At a glance:
- Author: Daniel Patrick Moynihan
- First Published: 1996
- Type of Work: Current Affairs
- Genres: Nonfiction, Current affairs
- Subjects: Social reform, Politics, Crime or criminals, Social issues, Poverty or poor people, Illegitimacy, Health, Drug trafficking or dealing, Economic policy
A sociologist by training, Daniel Patrick Moynihan has spent much of his lifetime in public office. First in the executive branch under both Republican and Democratic presidents and later in the Senate, he has devoted much of his career to finding solutions to problems that beset modern society. MILES TO GO: A PERSONAL HISTORY OF SOCIAL POLICY represents a survey of those problems along with recommended solutions.
The book is divided into problems of a general nature and those more immediate. Generally optimistic, Moynihan gives a favorable assessment of the economic policies of modern industrial nations. Business cycles have been successfully moderated through government intervention into the economy. He further applauds the fact that a corps of academically trained specialists, not just in economics but in the social service areas of government, are now involved as never before.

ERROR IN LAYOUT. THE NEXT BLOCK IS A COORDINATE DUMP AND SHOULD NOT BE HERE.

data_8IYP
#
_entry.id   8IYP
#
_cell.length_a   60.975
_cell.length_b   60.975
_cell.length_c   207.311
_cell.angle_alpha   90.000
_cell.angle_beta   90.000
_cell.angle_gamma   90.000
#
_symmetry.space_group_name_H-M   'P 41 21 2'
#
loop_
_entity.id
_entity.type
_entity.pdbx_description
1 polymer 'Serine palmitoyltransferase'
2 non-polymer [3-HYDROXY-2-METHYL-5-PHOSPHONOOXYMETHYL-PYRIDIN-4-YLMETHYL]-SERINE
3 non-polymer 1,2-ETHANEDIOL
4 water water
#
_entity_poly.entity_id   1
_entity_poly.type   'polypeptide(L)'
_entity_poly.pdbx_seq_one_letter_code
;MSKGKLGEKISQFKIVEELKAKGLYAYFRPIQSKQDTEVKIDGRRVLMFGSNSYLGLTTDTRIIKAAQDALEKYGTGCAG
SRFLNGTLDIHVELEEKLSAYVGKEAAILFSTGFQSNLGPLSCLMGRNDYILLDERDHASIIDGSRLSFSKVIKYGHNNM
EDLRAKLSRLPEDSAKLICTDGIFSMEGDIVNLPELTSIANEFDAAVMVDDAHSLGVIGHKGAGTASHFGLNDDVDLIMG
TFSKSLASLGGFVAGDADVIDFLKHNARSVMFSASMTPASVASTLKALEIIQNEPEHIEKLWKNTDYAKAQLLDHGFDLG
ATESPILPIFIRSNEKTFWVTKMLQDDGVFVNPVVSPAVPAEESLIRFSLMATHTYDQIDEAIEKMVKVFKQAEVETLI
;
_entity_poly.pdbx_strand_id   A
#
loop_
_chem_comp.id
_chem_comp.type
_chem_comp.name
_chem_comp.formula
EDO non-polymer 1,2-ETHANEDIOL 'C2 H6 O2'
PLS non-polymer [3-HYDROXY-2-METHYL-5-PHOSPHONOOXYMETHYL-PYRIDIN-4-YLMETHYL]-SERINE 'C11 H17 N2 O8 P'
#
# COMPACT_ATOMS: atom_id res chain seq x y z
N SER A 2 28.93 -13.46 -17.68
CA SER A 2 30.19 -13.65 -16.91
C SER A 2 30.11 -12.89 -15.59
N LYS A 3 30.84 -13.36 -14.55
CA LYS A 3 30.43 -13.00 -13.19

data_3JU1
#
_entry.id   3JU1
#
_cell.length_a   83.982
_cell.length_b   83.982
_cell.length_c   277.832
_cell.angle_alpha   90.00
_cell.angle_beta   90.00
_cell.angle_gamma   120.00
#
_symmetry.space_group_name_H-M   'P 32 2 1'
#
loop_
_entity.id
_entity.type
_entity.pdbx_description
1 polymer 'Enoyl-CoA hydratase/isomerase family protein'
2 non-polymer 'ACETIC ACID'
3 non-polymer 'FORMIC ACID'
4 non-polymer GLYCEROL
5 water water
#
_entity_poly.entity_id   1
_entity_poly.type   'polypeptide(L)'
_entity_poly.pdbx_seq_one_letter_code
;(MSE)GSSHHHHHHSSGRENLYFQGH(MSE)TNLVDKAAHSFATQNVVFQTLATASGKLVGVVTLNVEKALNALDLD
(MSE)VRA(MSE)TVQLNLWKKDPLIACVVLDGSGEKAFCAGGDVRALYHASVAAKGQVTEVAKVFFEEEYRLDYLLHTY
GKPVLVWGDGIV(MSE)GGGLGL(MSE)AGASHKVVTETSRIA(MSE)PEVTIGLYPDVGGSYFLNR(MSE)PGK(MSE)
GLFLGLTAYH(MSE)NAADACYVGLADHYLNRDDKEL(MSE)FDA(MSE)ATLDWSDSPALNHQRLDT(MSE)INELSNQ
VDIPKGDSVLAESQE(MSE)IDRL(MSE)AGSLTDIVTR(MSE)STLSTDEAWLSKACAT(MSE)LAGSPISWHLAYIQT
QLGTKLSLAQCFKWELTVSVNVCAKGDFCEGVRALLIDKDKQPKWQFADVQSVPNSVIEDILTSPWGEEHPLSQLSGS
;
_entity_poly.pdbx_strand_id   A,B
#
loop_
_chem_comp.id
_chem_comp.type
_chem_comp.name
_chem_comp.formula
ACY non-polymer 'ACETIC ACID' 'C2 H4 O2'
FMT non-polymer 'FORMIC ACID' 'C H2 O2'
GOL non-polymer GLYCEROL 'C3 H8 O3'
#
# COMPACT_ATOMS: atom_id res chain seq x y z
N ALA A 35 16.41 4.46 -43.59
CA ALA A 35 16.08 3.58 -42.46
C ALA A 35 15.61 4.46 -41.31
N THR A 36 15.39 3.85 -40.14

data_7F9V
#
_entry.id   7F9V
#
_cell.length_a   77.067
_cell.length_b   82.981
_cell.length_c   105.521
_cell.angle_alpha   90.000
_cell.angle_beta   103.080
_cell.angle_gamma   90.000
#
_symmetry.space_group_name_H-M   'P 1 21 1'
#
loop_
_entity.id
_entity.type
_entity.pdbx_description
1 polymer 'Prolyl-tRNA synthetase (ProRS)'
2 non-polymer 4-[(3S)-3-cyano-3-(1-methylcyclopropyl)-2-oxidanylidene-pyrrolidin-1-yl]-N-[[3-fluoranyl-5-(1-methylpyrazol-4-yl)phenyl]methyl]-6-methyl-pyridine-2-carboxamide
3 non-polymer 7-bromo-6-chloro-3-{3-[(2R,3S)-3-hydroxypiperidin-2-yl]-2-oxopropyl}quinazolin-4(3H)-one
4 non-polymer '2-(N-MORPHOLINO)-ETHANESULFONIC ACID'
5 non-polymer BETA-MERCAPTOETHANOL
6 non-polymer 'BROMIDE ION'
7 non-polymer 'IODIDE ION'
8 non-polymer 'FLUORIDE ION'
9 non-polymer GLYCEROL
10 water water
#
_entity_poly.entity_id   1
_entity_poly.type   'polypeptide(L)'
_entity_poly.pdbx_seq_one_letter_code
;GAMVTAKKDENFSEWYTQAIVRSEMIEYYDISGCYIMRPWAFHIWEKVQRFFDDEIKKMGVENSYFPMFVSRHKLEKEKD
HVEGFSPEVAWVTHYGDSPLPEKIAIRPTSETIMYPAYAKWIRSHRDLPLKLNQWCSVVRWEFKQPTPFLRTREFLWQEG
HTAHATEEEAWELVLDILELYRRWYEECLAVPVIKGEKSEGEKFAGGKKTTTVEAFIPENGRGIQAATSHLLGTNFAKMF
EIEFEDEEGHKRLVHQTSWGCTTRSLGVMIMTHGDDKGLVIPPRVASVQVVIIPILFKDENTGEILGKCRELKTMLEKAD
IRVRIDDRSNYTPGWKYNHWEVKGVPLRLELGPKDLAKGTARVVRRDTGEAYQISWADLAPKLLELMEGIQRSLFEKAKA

His examination of specific issues, however, is not so optimistic. He believes that a balanced budget amendment will seriously limit governmental power to prevent depressions. Certain welfare legislation, he argues, will likely result in the impoverishment of millions of children. The constant rise in nonmarital births since 1960, not only in the United States but in other developed nations as well, will burden the institutions of society far into the future. As with other issues, Moynihan acknowledges that too little is known about the subject for governments to manage it effectively. As for the drug problem, Moynihan explores it but offers only tentative suggestions for its solution.
Moynihan’s analyses are supported by his knowledge of economic and social theory and by frequent use of statistical data. For the most part his positions are centrist. His thoughtful and often bold excursions into contested issues are sure to stir controversy, yet they make for illuminating reading.
Sources for Further Study
Booklist. XCIII, September 15, 1996, p. 190.
Business Week. November 18, 1996, p. 19.
Commentary. CII, October, 1996, p. 63.
Commonweal. CXXIII, November 8, 1996, p. 17.
Library Journal. CXXI, October 1, 1996, p. 110.
Los Angeles Times Book Review. October 27, 1996, p. 2.
The Nation. CCLXIII, October 21, 1996, p. 25.
The New York Times Book Review. CI, November 10, 1996, p. 14.
Publishers Weekly. CCXLIII, September 16, 1996, p. 62.
Washington Monthly. XXVIII, December, 1996, p. 59.
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